I can't resist men in sharp suits performing crisp choreography, and this show has a lot of it. Resident costume designer Rich Hamson is responsible for the former and much more, including more casual looks for the boys, and dozens, probably hundreds, of fun '60s and '70s era costumes. Resident choreographer Tamara Kangas Erickson is responsible for the latter, with those iconic '60s boy band moves.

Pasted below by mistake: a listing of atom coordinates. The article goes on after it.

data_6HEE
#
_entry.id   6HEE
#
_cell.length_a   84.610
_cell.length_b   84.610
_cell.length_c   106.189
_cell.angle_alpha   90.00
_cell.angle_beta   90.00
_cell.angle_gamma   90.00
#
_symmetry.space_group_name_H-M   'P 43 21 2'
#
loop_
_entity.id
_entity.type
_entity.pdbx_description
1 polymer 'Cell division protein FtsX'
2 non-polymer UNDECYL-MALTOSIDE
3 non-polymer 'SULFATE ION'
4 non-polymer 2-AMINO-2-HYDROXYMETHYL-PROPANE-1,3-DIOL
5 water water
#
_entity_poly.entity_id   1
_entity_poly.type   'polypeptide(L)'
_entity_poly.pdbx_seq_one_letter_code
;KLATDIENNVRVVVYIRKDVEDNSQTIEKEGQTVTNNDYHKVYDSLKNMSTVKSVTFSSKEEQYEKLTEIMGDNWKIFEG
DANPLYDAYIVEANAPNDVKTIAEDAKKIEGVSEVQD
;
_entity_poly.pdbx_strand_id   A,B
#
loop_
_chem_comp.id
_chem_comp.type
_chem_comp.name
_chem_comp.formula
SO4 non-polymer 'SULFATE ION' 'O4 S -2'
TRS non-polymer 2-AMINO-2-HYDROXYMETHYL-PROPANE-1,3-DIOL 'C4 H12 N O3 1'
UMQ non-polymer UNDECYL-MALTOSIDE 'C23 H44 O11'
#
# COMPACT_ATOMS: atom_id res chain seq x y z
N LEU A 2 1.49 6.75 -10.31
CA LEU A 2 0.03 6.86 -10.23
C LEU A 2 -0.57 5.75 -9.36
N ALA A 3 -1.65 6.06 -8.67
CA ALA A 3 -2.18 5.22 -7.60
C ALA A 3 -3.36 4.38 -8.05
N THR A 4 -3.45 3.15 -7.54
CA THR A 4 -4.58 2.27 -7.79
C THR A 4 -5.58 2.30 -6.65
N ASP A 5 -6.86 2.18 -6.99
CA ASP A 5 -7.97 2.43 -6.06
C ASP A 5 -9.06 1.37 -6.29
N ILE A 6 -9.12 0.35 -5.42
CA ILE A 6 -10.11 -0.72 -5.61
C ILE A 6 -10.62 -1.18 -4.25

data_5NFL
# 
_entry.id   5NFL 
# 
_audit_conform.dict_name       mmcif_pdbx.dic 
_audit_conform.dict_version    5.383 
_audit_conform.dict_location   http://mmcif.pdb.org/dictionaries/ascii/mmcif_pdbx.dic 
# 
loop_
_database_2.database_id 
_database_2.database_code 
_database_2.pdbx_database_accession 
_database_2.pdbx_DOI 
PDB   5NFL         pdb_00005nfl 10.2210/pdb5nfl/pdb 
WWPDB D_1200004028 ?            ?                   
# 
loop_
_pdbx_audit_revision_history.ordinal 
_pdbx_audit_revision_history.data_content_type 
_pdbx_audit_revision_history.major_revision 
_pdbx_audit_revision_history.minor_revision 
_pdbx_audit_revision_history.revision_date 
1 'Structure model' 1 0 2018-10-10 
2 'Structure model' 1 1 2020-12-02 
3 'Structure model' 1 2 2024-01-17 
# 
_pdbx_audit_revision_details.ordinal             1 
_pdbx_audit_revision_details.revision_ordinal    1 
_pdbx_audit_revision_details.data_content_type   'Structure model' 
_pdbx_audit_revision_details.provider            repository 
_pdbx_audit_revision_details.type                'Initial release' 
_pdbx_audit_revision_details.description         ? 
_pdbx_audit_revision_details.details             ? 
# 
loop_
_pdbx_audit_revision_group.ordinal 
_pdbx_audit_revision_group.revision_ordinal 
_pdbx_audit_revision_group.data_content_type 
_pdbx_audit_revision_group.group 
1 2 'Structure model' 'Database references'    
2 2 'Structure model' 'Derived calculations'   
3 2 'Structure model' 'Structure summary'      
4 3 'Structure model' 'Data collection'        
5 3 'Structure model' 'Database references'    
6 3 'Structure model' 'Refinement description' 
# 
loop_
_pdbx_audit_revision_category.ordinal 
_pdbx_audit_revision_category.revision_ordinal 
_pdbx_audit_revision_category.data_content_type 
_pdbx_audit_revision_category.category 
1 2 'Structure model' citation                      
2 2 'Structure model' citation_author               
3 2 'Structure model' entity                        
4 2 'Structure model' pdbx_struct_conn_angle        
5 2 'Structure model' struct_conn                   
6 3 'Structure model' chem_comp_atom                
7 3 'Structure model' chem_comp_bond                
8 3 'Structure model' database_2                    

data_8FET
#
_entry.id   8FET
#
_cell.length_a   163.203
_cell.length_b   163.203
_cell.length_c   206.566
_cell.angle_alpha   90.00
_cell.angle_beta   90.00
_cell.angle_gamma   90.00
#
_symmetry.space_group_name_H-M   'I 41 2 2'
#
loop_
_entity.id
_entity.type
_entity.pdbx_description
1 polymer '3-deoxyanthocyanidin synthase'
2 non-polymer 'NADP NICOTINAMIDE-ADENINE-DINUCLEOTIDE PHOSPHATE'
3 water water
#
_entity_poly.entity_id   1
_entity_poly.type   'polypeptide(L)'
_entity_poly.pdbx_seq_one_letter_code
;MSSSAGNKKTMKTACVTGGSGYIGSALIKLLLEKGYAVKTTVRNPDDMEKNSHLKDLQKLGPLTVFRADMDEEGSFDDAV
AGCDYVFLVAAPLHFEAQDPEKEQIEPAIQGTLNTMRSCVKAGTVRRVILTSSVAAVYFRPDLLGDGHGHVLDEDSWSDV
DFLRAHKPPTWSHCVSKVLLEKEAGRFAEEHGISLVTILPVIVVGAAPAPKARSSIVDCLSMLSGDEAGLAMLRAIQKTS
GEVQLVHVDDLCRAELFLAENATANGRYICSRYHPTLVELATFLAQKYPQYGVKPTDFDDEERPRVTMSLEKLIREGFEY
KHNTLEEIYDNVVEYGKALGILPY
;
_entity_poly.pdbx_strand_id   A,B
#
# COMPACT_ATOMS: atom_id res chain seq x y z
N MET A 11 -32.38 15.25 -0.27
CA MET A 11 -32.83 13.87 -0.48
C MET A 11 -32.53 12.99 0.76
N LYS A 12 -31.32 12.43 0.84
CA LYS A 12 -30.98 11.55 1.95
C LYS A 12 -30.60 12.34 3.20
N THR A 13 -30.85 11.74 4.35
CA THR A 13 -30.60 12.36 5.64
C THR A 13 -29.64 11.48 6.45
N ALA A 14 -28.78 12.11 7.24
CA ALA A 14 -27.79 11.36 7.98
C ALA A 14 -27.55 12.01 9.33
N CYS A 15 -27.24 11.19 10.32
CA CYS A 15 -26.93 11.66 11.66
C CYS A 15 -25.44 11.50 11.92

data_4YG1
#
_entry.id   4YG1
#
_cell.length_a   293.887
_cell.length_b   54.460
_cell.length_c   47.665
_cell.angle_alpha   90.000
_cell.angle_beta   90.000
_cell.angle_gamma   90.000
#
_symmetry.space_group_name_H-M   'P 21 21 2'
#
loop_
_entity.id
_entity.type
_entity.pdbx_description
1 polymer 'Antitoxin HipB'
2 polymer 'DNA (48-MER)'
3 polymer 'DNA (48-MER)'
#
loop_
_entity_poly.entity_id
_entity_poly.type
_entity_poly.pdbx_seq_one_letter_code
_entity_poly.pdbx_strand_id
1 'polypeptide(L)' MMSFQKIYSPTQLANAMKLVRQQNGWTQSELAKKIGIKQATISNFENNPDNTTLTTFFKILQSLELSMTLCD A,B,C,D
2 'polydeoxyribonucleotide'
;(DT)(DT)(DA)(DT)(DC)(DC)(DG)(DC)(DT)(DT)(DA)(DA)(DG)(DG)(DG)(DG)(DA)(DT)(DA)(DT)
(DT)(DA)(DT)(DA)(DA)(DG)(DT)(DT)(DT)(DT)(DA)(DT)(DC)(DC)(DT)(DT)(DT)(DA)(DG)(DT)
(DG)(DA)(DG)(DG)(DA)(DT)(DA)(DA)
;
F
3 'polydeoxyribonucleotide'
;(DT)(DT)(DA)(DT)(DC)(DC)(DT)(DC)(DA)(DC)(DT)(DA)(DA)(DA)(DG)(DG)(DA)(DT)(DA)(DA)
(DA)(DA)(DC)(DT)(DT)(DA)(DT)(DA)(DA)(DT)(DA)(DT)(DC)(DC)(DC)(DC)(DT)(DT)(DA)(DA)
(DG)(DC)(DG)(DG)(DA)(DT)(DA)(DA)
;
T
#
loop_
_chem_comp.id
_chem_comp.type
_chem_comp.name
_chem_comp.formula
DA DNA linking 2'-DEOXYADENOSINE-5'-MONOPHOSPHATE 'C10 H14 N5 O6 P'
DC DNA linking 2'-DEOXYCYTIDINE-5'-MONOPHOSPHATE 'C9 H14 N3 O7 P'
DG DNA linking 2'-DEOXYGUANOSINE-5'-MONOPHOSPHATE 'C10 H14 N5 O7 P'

Chanhassen Dinner Theatres is known for their classic musicals (the Josephs, the Music Mans, etc.), but it's great to see them doing new shows as well. After Jersey Boys, they'll be doing their third regional premiere in a row - Beautiful. This Carole King bio-musicals is one of many that the success of Jersey Boys' inspired, and it's one of the better ones. But in the meantime, enjoy the true story, the nostalgia, the hard look at the cost of fame, and the incredible music of Jersey Boys, playing now through February.